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The Bhāgavata Purāṇa is one of Hinduism's eighteen great Puranas . Composed in Sanskrit and available in almost all Indian languages, it promotes bhakti to Krishna as the incarnation of Vishnu, integrating themes from the Advaita philosophy of Adi Shankara.

Bhagavata Purana manuscripts from 16th- to 19th-century, in Sanskrit (above) and in Bengali language.

The Bhāgavata Purāṇa (Devanagari: भागवतपुराण; also Śrīmad Bhāgavata Mahā Purāṇa, Śrīmad Bhāgavatam or Bhāgavata) is one of Hinduism's eighteen great Puranas (Mahapuranas, great histories). Composed in Sanskrit and available in almost all Indian languages, it promotes bhakti (devotion) to Krishna as the incarnation of Vishnu, integrating themes from the Advaita (monism) philosophy of Adi Shankara.

The Bhagavata Purana, like other puranas, discusses a wide range of topics including cosmology, genealogy, geography, mythology, legend, music, dance, yoga and culture. As it begins, the forces of evil have won a war between the benevolent devas (deities) and evil asuras (demons) and now rule the universe. Truth re-emerges as Krishna, (called "Hari" and "Vasudeva" in the text) – first makes peace with the demons, understands them and then creatively defeats them, bringing back hope, justice, freedom and good – a cyclic theme that appears in many legends.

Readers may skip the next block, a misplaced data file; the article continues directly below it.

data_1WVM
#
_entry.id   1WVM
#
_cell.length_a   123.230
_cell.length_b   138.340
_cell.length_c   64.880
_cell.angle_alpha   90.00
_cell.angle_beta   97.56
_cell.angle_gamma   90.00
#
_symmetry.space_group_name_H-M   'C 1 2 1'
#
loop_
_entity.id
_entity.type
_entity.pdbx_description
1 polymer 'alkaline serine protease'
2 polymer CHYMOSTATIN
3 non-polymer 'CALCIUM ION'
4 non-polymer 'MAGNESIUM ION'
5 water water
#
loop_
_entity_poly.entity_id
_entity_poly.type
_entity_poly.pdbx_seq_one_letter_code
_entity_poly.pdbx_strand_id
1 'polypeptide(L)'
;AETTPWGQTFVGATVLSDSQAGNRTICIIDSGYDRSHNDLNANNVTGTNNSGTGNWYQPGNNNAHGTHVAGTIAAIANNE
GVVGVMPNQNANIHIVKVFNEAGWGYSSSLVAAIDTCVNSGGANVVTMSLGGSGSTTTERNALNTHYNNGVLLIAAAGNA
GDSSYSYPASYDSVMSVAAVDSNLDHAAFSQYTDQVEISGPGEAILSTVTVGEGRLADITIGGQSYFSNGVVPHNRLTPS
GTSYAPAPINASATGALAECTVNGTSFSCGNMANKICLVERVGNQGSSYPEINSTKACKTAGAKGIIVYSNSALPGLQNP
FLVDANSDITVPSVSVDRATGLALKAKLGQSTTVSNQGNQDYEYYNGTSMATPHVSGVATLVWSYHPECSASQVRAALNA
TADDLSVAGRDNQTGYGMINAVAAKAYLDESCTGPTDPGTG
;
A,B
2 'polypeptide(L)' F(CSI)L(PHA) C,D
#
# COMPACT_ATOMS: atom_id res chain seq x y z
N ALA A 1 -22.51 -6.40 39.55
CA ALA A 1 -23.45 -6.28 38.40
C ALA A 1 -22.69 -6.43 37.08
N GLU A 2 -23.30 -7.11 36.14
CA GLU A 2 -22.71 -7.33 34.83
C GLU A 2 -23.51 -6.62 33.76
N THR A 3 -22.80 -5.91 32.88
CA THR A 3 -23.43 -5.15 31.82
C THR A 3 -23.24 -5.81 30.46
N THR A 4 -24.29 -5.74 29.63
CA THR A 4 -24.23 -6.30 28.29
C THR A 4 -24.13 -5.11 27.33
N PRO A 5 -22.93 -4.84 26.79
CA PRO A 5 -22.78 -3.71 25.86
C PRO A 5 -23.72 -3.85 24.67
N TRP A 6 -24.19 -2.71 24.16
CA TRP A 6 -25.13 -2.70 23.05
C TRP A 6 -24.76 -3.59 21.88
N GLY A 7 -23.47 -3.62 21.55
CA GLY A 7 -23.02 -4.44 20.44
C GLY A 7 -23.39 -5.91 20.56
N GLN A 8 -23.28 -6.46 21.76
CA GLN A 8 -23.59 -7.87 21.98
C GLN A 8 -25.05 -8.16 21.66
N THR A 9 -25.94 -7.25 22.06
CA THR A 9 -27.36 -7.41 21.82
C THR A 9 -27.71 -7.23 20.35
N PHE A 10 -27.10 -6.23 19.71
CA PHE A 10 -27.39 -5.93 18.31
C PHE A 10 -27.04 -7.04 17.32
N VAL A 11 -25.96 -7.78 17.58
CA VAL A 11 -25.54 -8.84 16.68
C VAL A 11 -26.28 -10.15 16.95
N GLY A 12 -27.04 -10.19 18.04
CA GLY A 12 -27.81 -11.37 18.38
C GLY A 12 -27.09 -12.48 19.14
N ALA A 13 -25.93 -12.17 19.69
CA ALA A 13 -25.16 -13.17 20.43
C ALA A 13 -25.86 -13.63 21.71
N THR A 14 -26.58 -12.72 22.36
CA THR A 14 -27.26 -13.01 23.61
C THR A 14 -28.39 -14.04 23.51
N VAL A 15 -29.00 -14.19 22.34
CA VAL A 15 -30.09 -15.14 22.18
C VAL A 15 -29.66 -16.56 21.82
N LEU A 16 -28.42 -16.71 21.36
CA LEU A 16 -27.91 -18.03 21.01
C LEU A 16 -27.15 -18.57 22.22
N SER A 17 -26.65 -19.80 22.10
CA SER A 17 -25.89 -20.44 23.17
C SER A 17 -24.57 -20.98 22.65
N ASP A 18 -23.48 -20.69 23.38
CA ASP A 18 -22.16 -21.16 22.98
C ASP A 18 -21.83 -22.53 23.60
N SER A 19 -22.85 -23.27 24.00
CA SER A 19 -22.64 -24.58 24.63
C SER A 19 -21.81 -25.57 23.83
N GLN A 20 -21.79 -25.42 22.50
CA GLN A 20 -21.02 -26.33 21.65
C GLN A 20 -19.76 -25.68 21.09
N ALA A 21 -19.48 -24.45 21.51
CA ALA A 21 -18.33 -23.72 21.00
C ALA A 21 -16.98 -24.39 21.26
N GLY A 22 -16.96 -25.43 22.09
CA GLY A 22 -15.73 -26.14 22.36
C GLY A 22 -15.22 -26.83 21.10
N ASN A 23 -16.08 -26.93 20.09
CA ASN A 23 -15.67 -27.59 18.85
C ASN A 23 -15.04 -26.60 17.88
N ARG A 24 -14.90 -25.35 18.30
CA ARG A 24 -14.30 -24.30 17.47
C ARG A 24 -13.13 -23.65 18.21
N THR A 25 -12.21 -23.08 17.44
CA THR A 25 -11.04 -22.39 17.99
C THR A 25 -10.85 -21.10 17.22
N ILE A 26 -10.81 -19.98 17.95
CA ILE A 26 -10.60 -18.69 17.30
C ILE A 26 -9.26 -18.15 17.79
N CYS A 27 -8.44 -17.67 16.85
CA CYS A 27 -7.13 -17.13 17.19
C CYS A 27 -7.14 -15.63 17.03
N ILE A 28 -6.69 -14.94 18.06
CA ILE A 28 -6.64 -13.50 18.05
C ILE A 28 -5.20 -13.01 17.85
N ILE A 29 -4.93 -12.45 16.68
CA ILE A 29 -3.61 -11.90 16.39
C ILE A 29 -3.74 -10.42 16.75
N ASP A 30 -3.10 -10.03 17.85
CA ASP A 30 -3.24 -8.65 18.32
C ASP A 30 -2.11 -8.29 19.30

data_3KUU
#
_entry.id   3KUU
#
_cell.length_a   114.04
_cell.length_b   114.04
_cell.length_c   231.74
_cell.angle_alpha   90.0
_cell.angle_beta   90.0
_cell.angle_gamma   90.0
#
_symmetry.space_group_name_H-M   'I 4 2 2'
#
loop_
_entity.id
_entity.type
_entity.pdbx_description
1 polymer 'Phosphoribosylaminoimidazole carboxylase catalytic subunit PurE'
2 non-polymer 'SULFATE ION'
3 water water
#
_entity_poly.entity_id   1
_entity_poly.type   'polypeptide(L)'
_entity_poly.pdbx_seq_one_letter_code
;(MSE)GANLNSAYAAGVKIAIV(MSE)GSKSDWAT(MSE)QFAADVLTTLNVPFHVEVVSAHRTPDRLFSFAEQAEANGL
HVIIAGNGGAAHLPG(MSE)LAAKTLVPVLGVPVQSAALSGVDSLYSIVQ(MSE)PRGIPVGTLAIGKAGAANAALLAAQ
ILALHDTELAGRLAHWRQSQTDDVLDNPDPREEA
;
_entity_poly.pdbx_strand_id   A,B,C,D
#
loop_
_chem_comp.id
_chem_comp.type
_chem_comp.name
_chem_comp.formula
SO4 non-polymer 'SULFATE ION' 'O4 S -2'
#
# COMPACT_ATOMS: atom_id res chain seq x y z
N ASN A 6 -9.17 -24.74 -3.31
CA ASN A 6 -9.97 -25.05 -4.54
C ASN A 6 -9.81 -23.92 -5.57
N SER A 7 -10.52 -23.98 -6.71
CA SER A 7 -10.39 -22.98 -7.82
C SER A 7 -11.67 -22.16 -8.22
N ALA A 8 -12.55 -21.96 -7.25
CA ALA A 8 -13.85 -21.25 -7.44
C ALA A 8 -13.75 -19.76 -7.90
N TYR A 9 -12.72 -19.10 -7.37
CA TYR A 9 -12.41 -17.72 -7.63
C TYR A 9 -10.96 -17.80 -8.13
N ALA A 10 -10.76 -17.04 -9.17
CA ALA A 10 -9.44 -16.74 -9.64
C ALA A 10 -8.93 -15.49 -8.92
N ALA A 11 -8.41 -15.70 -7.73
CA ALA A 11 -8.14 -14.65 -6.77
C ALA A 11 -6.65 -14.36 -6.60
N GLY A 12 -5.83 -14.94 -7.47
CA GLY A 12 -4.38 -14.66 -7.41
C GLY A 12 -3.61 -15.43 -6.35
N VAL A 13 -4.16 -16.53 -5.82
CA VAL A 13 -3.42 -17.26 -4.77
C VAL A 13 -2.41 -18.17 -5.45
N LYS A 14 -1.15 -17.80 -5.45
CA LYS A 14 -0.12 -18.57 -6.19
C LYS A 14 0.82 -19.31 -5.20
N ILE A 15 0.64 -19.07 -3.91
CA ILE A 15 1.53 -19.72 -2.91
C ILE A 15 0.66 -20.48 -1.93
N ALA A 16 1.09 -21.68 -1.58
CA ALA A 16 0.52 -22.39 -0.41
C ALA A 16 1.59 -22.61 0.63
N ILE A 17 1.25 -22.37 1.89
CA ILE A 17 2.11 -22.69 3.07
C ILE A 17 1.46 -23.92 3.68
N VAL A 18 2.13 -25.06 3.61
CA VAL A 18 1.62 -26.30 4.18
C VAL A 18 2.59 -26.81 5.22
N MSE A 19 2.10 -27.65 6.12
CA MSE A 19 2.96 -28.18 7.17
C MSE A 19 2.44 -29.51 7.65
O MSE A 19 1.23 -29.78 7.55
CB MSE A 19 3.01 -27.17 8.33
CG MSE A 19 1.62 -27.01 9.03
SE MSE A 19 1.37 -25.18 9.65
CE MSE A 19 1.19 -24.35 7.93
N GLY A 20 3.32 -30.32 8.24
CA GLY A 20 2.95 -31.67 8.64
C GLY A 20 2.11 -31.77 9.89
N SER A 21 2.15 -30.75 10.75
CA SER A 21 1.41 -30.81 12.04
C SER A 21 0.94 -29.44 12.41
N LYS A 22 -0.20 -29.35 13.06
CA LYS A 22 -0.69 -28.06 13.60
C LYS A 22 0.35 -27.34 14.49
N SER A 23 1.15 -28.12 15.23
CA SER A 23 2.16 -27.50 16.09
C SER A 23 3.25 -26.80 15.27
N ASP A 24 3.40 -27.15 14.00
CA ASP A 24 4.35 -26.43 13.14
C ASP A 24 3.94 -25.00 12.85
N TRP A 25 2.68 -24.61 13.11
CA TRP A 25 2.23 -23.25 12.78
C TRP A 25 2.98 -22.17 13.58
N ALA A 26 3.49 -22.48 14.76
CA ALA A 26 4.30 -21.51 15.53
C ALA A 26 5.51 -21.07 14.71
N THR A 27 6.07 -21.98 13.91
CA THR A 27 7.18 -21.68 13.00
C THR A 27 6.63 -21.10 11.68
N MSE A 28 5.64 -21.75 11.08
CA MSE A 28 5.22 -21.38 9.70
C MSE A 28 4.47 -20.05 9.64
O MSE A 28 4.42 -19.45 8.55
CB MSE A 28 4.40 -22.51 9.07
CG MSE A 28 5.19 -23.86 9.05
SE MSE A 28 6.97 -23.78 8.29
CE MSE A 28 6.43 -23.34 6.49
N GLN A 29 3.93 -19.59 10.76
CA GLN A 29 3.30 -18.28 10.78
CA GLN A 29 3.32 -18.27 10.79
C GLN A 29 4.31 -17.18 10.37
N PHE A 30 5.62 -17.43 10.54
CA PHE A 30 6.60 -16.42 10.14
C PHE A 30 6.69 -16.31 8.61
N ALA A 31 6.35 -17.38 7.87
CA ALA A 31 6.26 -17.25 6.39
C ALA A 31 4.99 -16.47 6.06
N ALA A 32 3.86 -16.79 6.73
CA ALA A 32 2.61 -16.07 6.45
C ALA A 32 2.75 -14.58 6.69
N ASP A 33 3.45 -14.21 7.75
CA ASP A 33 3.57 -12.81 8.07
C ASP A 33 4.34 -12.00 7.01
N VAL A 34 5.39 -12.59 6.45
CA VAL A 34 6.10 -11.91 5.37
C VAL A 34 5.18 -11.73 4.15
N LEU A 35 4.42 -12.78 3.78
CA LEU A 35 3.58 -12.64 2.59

The Bhagavata Purana is a revered text in Vaishnavism, a Hindu tradition that reveres Vishnu. The text presents a form of religion (dharma) that competes with that of the Vedas, wherein bhakti ultimately leads to self-knowledge, liberation (moksha) and bliss. However the Bhagavata Purana asserts that the inner nature and outer form of Krishna is identical to the Vedas and that this is what rescues the world from the forces of evil. An oft-quoted verse is used by some Krishna sects to assert that the text itself is Krishna in literary form.

The date of composition is probably between the eighth and the tenth century CE, but may be as early as the 6th century CE. Manuscripts survive in numerous inconsistent versions revised through the 18th century creating various recensions both in the same languages and across different Indian languages. The text consists of twelve books (skandhas) totalling 332 chapters (adhyayas) and between 16,000 and 18,000 verses depending on the recension. The tenth book, with about 4,000 verses, has been the most popular and widely studied. It was the first Purana to be translated into a European language as a French translation of a Tamil version appeared in 1788 and introduced many Europeans to Hinduism and 18th-century Hindu culture during the colonial era.